After a short hiatus, The Wild Storm is back! Writer Warren Ellis has said there will be 24 issues in total, which would mean that we’re now officially entering the second half. Not that Ellis and artist Jon Davis-Hunt seem to be slowing things down.
In THE WILD STORM #13, we get our first look at a full-fledged Kheran by way of John Colt’s birthday message to Jacob Marlowe. This is a bit of a tangent, but that whole sequence is something of a headscratcher, isn’t it? Doesn’t John work for Jacob and HALO? Why is he trolling him? I’d imagine you longtime WildStorm fans probably know a lot more about this than I do, but clearly there are some issues between them. From what I’ve gathered, Jacob, John and Kenesha all traveled to Earth together, but it doesn’t seem like they’re necessarily all the same. I’m unclear if they’re all the same species, but not the same clade, or if they’re all different alien races entirely? Or do the terms “clade” and “species” mean more or less the same thing? I have to admit, the details regarding the alien presence in The Wild Storm are all still pretty confusing to me. If you’re more on top of it than I am, feel free to help me make sense of it all down in the comments.
But getting back to the Kherans, they’re terrifying, aren’t they? The Kherubim is the second alien race that we’ve now seen in their true form. (The other, the Daemons, make a brief appearance in this issue as well.) I know we shouldn’t prejudge on physical appearance, but we’re a full baker’s dozen worth of chapters into this now, and while there’s a lot I may be unclear about regarding the aliens, there is one thing I know for sure—I don’t trust any of them. Maybe they’re not evil, per se, but they definitely have their own motives and goals, and they’re not being forthcoming about them. It’s entirely possible that in the end, some of the aliens on Earth may be altruistic, but right now the waters are muddied enough that I can’t know for sure, so it’s best to be a little skeptical. Besides, did you see the teeth on that Kheran?!? Yikes!
Aliens disguised as humans is a popular horror/sci-fi trope, but it’s one that has its roots in human behavior and history. We seem to live in constant fear of people not being who they claim to be. In ancient Jerusalem, Christians were personae non-grata. The Puritans of 18th Century Salem lived in fear of witches and devil worshippers. In the 1950s, Americans worried their neighbors were Communists. Today, with so much of our communication taking place online, it’s Russian bots and trolls that have us on edge.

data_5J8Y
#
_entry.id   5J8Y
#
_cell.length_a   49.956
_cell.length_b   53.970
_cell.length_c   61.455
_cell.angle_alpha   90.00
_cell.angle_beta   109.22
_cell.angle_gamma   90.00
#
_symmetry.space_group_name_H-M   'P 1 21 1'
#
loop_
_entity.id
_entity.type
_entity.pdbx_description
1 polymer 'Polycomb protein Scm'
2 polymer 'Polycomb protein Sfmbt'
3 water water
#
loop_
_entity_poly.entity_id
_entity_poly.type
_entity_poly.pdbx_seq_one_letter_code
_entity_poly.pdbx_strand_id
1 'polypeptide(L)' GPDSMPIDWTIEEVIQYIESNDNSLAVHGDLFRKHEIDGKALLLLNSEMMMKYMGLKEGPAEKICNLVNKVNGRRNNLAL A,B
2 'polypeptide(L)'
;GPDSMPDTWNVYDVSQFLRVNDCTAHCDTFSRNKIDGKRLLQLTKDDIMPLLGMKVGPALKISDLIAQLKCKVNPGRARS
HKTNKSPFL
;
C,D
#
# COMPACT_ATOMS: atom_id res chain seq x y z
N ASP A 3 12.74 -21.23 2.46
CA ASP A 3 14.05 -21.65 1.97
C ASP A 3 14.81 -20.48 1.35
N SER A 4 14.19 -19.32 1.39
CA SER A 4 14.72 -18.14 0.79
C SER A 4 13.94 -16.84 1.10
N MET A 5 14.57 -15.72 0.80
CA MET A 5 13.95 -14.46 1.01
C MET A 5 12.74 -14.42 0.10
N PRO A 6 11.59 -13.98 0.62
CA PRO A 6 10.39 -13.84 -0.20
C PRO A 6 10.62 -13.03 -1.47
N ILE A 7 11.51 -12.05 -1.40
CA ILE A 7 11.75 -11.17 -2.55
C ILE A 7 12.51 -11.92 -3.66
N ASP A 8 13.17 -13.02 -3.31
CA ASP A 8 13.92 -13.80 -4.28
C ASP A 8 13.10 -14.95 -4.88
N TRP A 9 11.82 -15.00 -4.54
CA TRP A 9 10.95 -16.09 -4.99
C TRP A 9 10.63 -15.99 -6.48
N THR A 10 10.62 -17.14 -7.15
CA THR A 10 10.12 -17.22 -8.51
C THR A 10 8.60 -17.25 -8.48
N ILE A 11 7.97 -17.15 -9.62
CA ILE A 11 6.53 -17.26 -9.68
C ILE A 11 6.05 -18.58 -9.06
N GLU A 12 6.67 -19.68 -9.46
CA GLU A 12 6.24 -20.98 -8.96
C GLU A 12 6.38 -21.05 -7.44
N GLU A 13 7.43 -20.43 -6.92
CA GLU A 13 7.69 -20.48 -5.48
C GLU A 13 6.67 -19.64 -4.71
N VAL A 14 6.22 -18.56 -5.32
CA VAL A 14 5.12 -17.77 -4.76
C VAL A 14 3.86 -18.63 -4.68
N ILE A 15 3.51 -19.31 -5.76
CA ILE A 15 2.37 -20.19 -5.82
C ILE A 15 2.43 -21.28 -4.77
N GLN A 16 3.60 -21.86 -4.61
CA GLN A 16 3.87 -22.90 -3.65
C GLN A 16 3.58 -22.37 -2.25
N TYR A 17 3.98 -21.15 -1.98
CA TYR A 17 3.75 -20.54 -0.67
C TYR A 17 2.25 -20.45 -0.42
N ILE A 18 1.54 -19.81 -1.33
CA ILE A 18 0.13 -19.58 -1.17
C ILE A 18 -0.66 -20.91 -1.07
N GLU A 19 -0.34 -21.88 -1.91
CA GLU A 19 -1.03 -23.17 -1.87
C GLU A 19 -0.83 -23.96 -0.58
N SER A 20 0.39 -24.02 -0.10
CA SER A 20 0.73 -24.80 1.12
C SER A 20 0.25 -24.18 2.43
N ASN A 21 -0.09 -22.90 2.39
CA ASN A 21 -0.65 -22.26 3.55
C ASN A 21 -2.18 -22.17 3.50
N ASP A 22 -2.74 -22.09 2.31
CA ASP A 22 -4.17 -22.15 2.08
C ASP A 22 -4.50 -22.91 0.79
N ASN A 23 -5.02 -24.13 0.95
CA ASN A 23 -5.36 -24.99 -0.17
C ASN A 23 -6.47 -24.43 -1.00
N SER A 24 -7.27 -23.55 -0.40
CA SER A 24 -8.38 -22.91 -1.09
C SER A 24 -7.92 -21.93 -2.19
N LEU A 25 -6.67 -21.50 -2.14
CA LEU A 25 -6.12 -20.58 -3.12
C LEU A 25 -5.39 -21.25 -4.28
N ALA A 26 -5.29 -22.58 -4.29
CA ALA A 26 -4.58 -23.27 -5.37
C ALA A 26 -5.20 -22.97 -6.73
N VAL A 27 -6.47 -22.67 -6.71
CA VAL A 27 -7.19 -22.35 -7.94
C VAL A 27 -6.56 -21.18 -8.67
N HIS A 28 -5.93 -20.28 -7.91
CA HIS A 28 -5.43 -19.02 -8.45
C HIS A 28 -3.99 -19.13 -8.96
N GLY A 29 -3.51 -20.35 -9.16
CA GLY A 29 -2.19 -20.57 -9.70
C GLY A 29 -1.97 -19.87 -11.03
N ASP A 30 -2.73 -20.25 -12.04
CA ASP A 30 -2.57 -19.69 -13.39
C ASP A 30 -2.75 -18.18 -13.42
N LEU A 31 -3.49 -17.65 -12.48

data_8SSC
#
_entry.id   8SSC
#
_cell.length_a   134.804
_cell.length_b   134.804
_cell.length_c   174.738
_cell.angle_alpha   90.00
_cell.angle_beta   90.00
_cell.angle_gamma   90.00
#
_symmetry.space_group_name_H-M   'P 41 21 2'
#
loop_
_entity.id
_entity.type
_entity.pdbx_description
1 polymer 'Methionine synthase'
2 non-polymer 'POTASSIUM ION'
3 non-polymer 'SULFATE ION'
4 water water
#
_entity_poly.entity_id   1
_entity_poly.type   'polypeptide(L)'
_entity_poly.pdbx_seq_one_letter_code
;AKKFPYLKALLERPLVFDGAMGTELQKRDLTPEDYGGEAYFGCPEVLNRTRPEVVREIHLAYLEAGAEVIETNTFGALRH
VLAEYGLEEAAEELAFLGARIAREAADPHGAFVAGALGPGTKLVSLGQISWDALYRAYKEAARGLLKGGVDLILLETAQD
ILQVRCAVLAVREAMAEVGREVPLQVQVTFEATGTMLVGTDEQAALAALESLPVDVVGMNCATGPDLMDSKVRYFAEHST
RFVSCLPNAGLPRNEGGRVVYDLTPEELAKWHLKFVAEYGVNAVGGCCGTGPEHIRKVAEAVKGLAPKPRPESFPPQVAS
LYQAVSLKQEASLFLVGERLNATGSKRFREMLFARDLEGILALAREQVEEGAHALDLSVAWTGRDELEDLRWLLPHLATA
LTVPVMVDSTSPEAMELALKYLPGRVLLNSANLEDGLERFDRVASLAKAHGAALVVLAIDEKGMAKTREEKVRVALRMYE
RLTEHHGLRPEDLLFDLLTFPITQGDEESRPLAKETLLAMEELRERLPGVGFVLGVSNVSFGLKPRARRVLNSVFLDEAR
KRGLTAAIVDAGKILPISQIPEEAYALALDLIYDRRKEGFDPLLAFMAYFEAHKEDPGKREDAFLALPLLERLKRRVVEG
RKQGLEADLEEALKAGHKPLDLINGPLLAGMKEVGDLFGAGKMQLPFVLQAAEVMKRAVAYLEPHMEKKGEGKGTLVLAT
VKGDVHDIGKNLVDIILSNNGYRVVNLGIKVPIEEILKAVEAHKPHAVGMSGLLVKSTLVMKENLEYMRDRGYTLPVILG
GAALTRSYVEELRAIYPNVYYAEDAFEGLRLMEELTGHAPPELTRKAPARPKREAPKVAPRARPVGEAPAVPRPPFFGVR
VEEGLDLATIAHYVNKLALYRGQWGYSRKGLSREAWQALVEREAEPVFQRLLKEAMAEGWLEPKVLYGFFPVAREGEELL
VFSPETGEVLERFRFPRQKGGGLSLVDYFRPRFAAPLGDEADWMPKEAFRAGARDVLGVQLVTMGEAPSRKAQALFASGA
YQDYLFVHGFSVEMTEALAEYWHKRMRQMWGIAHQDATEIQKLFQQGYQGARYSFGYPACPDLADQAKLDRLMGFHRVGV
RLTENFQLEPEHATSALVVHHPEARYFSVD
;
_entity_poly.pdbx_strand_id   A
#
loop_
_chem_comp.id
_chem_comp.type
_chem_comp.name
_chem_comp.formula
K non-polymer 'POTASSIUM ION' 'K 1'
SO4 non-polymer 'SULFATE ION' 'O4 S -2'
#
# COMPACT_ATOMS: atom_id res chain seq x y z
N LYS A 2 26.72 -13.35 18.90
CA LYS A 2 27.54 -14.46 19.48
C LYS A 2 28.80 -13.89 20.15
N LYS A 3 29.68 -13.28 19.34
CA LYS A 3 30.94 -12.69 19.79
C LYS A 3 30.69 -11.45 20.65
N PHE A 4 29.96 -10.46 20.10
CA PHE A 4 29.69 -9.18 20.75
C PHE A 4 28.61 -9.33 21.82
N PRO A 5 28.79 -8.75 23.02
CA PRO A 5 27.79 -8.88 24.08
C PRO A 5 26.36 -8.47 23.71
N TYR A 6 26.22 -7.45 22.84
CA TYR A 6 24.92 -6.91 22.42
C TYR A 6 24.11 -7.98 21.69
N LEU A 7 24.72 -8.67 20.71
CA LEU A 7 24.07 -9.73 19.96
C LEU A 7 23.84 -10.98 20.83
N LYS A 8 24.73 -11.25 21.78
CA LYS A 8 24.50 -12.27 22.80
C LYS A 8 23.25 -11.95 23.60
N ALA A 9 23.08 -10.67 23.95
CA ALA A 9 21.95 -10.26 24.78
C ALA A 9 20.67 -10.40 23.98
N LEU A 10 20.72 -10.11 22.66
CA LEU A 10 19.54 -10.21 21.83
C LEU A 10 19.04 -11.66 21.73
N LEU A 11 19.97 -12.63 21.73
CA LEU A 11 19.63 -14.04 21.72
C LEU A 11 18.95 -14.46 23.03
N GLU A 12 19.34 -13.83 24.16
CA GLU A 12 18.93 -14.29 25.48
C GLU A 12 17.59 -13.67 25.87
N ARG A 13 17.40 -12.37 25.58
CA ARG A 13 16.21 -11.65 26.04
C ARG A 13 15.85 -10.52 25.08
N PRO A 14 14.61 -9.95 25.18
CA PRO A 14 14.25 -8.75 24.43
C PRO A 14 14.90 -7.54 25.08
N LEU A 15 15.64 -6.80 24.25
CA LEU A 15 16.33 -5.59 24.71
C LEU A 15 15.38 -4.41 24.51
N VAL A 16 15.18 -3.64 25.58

The great irony of The Wild Storm is that some “people” within the story really aren’t people at all, and really may seek to do us harm. Yet, as far as we can see, no one other than a very select few even suspect any of this. People may be right to be suspicious of their neighbors, but not because they’re spies or illegal immigrants or terrorists or whatever else they may live in fear of. In The Wild Storm, the reality is that we’ve been invaded and civilization is being controlled, and we don’t suspect it in the least. We’re paranoid and terrified of potential threats, and completely blind to the biggest actual threat out there.
Speaking of threats, it seems like the threat of war is no longer merely a threat. Last issue, Skywatch had IO analyst Mitch Saunders killed. In response, IO dispatched three CATs to attack Skywatch’s ground division (where Lucy Blaze—the Skywatch operative who killed Mitch—currently holds court), while Skywatch…well, seems to be considering destroying human society as we know it. More troubling still is that this extreme action was suggested not by the hot-headed Henry Bendix, who had asked for more contained options that were still limited enough to avoid escalating the situation into a full-on war of mass destruction, but by Lauren Pennington. That’s right, the very person who, just a few months ago, I was praising as being the rational, more level-headed person at Skywatch. My, how people can surprise you.
All of which gives us one last little lesson we can glean from this excellent issue. Alien threats may be hidden within our society, but the most destructive actions are still taken by our fellow humans. And even the most seemingly humane of us can be monsters in disguise.